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Alexandria National Cemetery

Civil War Alexandria

Alexandria, Louisiana, served briefly of the Confederate Department of the Trans-Mississippi, as the headquarters a vast area encompassing states and territories west of the Mississippi River.

In spring 1863, the Confederates moved this base north Shreveport, just before a U.S. Army-Navy operation captured Alexandria on May 7. Union forces abandoned the city by summer

In spring 1864, Alexandria became the target of Union Gen. Nathaniel Banks' Red River Campaign. In March, a combined land and sea operation captured Fort DeRussy, downriver from the city, and the Union reoccupied the city.

Banks marched west where he was defeated by Confederate troops under Gen. Richard Taylor. He then retreated to Alexandria on April 9, where low river levels trapped the naval fleet. Troops constructed a dam to raise the water level and the gunboats escaped. The Union Army withdrew from Alexandria May 13, burning part of the city as they departed. on


National Cemetery
In 1867, the federal government established Alexandria National Cemetery on 8.24 acres  seized from a private citizen. By 1874, there were 1,283 interments here. All but twelve graves contained the remains of Union soldiers or sailors. The majority were buried as unknowns.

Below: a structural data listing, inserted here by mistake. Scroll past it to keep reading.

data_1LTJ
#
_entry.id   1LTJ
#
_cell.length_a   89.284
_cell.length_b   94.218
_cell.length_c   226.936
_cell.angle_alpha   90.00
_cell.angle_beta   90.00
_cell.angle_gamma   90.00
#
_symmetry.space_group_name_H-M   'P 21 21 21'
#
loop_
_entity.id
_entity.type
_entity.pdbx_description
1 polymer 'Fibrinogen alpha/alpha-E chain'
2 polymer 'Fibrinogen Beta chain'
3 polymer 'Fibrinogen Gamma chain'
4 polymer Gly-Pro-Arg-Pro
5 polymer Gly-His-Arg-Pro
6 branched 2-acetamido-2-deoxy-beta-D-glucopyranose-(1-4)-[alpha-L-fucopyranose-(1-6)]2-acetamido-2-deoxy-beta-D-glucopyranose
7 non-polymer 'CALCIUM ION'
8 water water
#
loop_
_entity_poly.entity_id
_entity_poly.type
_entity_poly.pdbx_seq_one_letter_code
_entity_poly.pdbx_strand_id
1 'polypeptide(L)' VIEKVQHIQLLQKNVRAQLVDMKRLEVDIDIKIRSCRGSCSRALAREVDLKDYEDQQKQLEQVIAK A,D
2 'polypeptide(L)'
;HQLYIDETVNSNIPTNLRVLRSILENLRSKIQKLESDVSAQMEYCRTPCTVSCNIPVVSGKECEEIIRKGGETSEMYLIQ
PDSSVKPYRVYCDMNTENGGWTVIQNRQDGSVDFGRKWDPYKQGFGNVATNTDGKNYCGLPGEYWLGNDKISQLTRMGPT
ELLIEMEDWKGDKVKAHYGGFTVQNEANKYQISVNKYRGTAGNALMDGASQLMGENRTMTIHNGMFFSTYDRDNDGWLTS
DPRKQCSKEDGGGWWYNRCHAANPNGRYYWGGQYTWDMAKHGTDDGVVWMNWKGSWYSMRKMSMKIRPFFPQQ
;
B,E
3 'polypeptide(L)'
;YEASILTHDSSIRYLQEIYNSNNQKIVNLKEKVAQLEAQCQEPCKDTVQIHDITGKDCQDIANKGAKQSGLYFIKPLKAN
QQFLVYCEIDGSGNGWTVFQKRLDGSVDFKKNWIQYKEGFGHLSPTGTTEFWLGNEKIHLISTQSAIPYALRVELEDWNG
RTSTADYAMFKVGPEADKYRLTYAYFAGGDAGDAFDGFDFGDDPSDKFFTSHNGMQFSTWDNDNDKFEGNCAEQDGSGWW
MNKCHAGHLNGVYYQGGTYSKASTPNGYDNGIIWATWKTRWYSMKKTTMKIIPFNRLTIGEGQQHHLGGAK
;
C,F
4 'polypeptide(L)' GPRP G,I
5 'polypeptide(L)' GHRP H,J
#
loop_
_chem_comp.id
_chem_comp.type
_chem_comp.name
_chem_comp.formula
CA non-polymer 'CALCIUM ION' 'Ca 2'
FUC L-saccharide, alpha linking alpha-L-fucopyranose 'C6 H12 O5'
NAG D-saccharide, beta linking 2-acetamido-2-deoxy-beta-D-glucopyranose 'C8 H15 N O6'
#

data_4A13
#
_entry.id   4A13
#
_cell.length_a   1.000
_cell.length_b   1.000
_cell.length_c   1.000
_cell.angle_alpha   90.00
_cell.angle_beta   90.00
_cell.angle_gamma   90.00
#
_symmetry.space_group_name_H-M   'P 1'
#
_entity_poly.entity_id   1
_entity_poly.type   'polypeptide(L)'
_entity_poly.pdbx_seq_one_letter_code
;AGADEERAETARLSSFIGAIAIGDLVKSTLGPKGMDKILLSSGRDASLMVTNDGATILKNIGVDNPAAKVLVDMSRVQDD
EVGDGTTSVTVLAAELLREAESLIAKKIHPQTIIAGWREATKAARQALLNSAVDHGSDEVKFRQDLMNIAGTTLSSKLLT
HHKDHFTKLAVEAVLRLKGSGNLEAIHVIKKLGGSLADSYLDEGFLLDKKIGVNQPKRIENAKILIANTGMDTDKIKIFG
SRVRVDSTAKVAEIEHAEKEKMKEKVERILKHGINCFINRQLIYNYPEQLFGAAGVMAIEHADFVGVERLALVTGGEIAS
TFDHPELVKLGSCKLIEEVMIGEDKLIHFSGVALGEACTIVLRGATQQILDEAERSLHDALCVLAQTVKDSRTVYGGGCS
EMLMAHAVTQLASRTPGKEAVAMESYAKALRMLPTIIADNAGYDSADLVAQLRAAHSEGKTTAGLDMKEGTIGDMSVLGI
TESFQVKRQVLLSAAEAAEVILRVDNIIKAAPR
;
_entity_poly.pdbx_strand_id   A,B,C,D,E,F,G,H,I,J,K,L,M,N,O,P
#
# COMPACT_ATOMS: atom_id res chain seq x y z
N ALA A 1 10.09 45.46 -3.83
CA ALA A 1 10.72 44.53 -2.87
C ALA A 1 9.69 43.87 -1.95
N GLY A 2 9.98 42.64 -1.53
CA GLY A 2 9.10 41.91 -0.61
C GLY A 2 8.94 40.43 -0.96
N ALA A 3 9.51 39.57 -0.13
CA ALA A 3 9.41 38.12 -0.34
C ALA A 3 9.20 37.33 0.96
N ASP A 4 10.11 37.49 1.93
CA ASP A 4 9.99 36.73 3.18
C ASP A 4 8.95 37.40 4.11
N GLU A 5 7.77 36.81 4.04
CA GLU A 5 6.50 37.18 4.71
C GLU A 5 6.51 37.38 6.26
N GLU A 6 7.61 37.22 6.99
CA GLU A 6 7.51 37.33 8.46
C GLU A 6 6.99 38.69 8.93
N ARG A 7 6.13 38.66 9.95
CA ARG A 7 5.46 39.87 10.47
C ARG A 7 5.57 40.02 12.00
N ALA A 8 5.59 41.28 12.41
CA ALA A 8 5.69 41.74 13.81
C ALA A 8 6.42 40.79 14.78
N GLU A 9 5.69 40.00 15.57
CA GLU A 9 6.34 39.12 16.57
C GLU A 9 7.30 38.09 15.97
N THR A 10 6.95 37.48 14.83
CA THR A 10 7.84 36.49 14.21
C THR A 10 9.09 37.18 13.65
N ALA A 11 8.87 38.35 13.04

By 1880, a brick wall surrounded the cemetery. A brick Second Empire-style lodge housed the superintendent and his family. Large artillery pieces flanked the cemetery entrance. Trees planted along the road created a shady avenue from the main gate to the flagstaff at the center of the cemetery. In 1931, the old lodge was razed and the current one was constructed.


Moving the Brownsville Dead

In July 1906, the all-black 25th U.S. Infantry arrived at Fort Brown near Brownsville, Texas, for duty. These soldiers experienced discrimination and physical abuse in the town. On August 13, 1906, unknown persons killed a bartender and wounded a police officer. The army summarily discharged "without honor" all 167 enlisted men. As a result of the incident, the War Department decided to close the fort and remove the remains from Brownsville National Cemetery. The former post cemetery, established during the Mexican-American War, had been designated a national cemetery in 1867.

In 1909, a contractor, using local labor, exhumed more than 3,000 dead from this cemetery. Five freight-train cars transported the remains to Alexandria. The identified remains were interred along the northwest wall, and the area designated Section B. Unknown remains were placed in a mass grave on the southeast side of the flagpole circle. The federal government erected a group monument on this grave.

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